I'm only selling once in June and once in August, and for the June sale I plan to use potted daylilies that I'll dig very soon - maybe 20-30 cultivars for which I have awesome photos and can sell for a good price. Not the discards. Not the has-beens. Not the ones I don't want anymore. Not the typical $5 lot seen and "wanted" by the general public. I'm going to step it up, give the daylilies some personality and draw some attention to these gems.
I find that digging and dividing them this early in the season (like this weekend) disturbs most established cultivars very little. It also provides for a great specimen for the customers. Once the dates are set, I'll publish them on my calendar of events, which you can find here.
I know people have been selling at public markets forever, but I'm excited to put my own spin on it. This is my big "new thing" for the year, and I am very excited!
Something historic, which may only typically
have two branches but the clump puts up 14 scapes, should be equally
appreciated on the show bench as a cultivar which may show 5-way branching, but
it is the only scape that the same-size clump produces.
Here's the scenario:
A panel of judges approaches these two scapes
on the show bench.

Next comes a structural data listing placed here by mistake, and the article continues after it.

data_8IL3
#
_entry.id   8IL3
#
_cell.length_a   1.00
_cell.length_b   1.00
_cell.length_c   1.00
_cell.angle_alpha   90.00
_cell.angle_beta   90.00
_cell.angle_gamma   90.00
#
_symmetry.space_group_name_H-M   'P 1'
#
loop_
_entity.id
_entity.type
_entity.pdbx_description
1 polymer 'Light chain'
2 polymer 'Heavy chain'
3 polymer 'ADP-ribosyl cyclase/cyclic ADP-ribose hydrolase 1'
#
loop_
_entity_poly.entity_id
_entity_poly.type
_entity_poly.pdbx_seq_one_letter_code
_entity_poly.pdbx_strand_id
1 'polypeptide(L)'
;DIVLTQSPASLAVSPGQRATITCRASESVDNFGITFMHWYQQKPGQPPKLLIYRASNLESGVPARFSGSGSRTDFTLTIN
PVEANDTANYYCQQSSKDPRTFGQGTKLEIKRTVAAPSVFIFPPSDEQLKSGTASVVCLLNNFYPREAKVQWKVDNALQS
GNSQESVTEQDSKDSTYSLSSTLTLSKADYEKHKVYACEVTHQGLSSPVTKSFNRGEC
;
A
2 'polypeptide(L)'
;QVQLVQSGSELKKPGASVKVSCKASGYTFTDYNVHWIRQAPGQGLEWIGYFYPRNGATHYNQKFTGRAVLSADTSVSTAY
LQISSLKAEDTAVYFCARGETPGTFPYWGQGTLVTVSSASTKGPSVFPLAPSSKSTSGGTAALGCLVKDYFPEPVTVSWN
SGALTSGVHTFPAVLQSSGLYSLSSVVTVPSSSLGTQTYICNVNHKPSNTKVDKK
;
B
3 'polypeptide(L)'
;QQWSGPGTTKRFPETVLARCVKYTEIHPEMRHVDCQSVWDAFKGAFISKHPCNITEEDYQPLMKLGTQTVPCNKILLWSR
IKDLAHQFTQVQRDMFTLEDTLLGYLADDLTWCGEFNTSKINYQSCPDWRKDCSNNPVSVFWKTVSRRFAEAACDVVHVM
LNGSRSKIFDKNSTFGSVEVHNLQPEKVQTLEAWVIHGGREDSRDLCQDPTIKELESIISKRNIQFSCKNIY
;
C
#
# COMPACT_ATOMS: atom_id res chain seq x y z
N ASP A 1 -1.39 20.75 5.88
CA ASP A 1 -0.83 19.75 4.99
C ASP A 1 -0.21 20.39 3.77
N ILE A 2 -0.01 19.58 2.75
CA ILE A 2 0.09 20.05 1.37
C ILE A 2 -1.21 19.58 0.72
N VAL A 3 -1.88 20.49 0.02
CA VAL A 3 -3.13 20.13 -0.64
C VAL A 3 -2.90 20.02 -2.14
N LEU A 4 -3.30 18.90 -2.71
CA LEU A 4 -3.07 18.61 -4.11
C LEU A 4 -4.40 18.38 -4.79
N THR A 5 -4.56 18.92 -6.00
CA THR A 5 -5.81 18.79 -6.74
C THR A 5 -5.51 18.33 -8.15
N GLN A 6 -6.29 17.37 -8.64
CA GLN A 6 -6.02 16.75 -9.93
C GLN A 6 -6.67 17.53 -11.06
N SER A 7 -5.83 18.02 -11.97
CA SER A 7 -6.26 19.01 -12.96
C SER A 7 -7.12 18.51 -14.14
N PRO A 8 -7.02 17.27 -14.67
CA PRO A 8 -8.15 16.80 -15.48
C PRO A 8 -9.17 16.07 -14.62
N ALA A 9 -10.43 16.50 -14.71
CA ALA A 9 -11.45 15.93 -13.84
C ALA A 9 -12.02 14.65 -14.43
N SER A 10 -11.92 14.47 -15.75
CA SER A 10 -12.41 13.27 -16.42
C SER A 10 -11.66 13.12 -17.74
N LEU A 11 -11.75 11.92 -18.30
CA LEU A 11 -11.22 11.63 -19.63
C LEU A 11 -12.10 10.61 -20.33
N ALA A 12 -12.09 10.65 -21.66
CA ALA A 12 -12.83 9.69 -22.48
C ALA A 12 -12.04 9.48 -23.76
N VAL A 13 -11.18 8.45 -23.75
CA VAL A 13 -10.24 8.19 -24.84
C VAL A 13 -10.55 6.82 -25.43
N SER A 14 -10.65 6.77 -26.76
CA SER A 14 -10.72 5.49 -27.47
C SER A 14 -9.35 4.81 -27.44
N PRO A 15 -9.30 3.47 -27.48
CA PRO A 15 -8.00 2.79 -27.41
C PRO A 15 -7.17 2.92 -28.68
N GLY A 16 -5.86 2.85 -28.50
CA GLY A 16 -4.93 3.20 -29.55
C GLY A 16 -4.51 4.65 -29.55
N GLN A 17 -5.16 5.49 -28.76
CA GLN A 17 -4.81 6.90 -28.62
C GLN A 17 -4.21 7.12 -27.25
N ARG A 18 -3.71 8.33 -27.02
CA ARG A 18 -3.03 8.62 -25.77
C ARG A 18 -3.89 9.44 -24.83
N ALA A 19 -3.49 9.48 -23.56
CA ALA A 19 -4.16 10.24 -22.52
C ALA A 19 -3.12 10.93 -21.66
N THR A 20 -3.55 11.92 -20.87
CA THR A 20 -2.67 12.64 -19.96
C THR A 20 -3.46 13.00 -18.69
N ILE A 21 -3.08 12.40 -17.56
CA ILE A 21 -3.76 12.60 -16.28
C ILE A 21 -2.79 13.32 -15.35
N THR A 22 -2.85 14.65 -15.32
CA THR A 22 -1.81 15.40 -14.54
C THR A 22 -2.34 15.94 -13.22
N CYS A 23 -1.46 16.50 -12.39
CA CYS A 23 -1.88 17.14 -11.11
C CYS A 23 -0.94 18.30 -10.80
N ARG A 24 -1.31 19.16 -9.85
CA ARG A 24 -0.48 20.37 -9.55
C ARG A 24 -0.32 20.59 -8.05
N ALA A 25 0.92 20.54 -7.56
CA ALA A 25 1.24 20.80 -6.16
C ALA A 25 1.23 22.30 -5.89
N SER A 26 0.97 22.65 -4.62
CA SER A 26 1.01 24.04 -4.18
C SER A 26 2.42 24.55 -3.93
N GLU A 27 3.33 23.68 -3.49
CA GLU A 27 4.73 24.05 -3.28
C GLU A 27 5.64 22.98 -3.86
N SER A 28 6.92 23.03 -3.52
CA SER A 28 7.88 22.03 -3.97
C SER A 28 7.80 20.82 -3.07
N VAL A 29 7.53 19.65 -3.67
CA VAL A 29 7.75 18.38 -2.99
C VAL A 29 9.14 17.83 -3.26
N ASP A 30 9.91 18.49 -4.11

Exhibit A: two-way branching, with 18 buds
Exhibit B: five-way branching with 18 buds
Observes Exhibit A: Sees one wispy scape with
only terminal Y branching and perfectly spaced blooms. Takes 5 points off for branching (half
of the allowed points earned for branching) because “It just isn't there.”
Observes Exhibit B : Sees beefy scape with 5-way
branching and perfect blooms. Scores perfect points for branching because it
looks stunning in the vase as a single example.
The first one, registered with 2 branches, is
doing exactly what it is supposed to do.
Branch 2 ways. Should judges take
points off for branching because “it isn't there?” In my opinion, no. I am lenient (yet observant) on branching, until it gets to the head
table. Then, I ask classification for
registration information on branching if my Best In Show scores are close. (NOTE: I've taken to using my iPhone/iPad
during the show to access the AHS Database so I can get the information myself.)
The branching points aren't to be used to
measure what we would like to see the branching be…it is what it is. Of course I’d like to see every cultivar have
wonderfully spaced 5 way branching, but that isn't reality.
cannot translate garden-value judging to the exhibition-value judging. Those are apples and oranges.
Judges should use caution when taking off points for branching simply because it
is scant as it appears on the table. You aren't asked to judge whether you think the cultivar has good branching, you are judging whether its branching is showing as it is registered. You might think that cultivars that only branch with a terminal Y are "scant", but if that's how it is registered, then it is not "scant" it is "as registered."
While judging sections, unless I see something that is not proportionate or strange that causes me to check the registration data for branching and bud count, I do not tend to deduct much for branching and bud count. But that's just me. On the right is a wonderfully branched scape of H. 'Holy Water' from Frank Smith. This was observed in one of his shade houses during the 2009 National Convention.